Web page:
1917 ~ 2017
San Diego has lost a cherished member of its Radio Disk Jockey family. Jack Vincent (right), who started as an engineer for KCBQ in 1955, passed away over the weekend. Before he retired from KCBQ in 1982, he also helped pioneer its DJ Rock and Roll glory days. (San Diego Radio)
I was fortunate and thrilled to interview Jack in Shotgun Tom Kelly’s (left) infamous pool room, for the BFYP books. Below is the excerpt from Book 1, The First Five Years 1954-1959 (published). I will post his story from the 1960s (Book 2) manuscript (to publish in February), this Friday.
“It never acted like a job. It seemed like I was on vacation all the time.” Jack was a sweet man who will be missed by many.
Excerpt from: Blast from Your Past! Rock & Roll Radio DJs: The First Five Years 1954-1959
With a tug of his mustache and a pound of panache, he puts the cool in cat and the deb in debonair …
Best known at KCBQ/San Diego, California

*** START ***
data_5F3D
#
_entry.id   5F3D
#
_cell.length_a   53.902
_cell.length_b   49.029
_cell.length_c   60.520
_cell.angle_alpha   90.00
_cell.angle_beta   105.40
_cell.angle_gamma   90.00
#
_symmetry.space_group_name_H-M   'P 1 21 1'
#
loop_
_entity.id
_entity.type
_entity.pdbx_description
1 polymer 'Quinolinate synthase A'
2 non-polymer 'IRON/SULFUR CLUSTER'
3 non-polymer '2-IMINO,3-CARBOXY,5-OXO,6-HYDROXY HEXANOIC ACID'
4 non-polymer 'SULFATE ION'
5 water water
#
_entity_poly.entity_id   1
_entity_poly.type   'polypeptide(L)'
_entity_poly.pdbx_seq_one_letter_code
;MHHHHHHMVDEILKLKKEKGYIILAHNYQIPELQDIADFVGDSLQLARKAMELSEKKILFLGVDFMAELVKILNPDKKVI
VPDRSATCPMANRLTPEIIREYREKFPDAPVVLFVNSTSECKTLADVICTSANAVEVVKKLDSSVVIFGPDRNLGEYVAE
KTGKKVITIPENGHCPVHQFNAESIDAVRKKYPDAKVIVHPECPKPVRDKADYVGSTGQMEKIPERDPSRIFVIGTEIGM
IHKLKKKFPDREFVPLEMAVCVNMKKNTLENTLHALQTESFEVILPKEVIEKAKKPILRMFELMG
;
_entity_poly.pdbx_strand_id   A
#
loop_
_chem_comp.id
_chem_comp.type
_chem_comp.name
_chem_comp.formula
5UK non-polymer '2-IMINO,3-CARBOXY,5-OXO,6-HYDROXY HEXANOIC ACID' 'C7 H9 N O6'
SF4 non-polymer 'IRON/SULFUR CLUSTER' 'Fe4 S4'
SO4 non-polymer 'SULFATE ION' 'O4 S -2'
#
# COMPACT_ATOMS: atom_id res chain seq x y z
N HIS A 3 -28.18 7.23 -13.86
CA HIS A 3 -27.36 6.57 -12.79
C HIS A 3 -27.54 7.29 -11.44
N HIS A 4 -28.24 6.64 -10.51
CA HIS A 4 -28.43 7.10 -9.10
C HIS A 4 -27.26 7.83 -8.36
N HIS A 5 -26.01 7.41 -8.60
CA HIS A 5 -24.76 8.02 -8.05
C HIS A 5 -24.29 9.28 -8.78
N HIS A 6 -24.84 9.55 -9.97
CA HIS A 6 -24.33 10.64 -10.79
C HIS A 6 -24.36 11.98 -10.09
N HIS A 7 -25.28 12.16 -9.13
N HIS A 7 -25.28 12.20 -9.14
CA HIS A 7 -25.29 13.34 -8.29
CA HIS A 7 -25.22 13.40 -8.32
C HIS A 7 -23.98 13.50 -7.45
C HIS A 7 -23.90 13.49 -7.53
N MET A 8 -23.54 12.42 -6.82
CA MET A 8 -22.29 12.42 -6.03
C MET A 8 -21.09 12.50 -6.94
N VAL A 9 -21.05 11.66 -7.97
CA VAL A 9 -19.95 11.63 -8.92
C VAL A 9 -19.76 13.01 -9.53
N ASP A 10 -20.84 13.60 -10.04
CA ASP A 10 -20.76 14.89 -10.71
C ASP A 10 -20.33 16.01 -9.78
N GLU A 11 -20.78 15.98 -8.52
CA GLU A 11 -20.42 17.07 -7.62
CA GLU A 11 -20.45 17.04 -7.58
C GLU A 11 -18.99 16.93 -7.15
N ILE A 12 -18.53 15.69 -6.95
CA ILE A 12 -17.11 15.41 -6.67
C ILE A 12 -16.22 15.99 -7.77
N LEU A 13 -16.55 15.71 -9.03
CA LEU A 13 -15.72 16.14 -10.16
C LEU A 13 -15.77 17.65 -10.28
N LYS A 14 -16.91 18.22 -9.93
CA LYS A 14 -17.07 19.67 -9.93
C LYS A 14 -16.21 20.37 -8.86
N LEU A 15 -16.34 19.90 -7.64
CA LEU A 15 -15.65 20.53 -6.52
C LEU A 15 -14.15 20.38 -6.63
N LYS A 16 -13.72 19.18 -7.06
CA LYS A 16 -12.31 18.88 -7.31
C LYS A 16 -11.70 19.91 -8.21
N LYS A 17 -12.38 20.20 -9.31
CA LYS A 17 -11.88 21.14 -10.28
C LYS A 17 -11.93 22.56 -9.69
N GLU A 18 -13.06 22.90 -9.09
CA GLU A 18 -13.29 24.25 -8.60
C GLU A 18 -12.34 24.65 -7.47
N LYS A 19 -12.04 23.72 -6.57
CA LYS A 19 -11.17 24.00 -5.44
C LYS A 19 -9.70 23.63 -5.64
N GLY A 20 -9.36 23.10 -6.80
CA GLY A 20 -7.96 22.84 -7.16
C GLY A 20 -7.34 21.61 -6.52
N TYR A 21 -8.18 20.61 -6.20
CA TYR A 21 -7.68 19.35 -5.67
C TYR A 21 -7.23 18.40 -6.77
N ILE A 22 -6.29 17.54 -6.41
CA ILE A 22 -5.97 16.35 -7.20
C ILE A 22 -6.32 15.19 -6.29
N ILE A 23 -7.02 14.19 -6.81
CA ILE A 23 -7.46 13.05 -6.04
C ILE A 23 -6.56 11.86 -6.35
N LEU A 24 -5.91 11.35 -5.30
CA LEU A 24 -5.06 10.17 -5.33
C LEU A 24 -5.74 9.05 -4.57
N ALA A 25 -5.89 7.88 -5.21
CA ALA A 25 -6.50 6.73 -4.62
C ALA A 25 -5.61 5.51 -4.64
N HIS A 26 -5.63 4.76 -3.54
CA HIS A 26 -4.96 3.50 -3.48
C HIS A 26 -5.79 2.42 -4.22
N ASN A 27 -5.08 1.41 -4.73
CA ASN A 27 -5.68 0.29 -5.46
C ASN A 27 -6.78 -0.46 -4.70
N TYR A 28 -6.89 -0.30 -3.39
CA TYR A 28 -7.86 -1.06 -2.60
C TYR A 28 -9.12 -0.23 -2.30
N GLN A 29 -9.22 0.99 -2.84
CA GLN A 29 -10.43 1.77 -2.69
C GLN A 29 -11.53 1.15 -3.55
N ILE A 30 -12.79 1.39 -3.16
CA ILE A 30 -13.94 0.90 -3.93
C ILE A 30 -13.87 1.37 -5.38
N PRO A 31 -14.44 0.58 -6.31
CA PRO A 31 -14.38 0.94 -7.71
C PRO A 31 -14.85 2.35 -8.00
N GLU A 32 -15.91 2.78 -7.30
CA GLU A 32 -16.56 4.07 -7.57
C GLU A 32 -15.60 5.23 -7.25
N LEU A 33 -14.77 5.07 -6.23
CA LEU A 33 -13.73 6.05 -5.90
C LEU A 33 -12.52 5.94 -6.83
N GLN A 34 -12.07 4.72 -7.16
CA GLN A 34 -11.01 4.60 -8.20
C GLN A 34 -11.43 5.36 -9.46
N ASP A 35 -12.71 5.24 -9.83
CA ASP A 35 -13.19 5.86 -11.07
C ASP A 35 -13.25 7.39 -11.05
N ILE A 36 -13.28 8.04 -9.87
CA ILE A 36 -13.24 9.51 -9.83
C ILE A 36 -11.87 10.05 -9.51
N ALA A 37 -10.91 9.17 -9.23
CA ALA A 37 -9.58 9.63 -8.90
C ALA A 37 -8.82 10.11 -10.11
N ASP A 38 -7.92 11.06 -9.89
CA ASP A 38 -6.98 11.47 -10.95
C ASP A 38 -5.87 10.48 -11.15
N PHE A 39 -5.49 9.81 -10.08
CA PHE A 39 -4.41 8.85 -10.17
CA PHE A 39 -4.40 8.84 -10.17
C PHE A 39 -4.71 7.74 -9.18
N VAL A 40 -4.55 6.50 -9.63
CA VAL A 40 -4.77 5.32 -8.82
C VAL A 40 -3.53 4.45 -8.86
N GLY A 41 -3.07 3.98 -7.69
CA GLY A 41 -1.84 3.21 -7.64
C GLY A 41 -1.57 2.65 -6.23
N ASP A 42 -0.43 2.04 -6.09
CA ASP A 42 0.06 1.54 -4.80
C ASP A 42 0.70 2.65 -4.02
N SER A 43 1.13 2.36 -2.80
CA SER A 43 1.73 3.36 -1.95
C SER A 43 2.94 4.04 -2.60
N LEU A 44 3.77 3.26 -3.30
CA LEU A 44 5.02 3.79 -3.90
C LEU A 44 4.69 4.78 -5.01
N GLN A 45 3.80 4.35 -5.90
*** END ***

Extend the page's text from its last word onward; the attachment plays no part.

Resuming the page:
He could have been Scarlett’s Rhett, dreamy actor Clark Gable, or the suave Errol Flynn, with his trademark pencil-thin mustache.
Jack Vincent is an anomaly in radio. He beat the historically transitory medium and proclaimed himself the “old man” of the radio on KCBQ, San Diego. Jack got his foot in the door in 1955 and never left.
Unlike some DJs with a burning desire to work radio, Jack labored through his youth before setting his sights on the airwaves.
“I was working in heavy construction, about thirty-four years old at the time, and I hurt my back. I thought, well, I can’t do this work anymore, why don’t I find something easy?” Jack and I began his interview side-by-side on a sofa at the home of his good friend, Shotgun Tom Kelly (you’ll meet him in the Sixties).
At ninety-one, the strong, vibrant timbre of his voice belied his age. “Years ago in school, my high school English teacher had a half interest in a radio station. He’d let us go down on weekends and sit in for the guy who was on duty; he’d go downstairs and drink beer while we did the ETs.” (Disks that held commercials and jingles.)
He validated the engineer’s disappearing act as students learning the radio ropes and “it was all public service so it didn’t make too much difference.”
Nursing his back, Jack remembered his brief radio experience as a kid and figured that would be easy enough. He put his Marine Corps G.I. Bill funds to work and enrolled at Frederick H. Spear Radio School in Hollywood. (It’s a different Frederick’s of Hollywood!)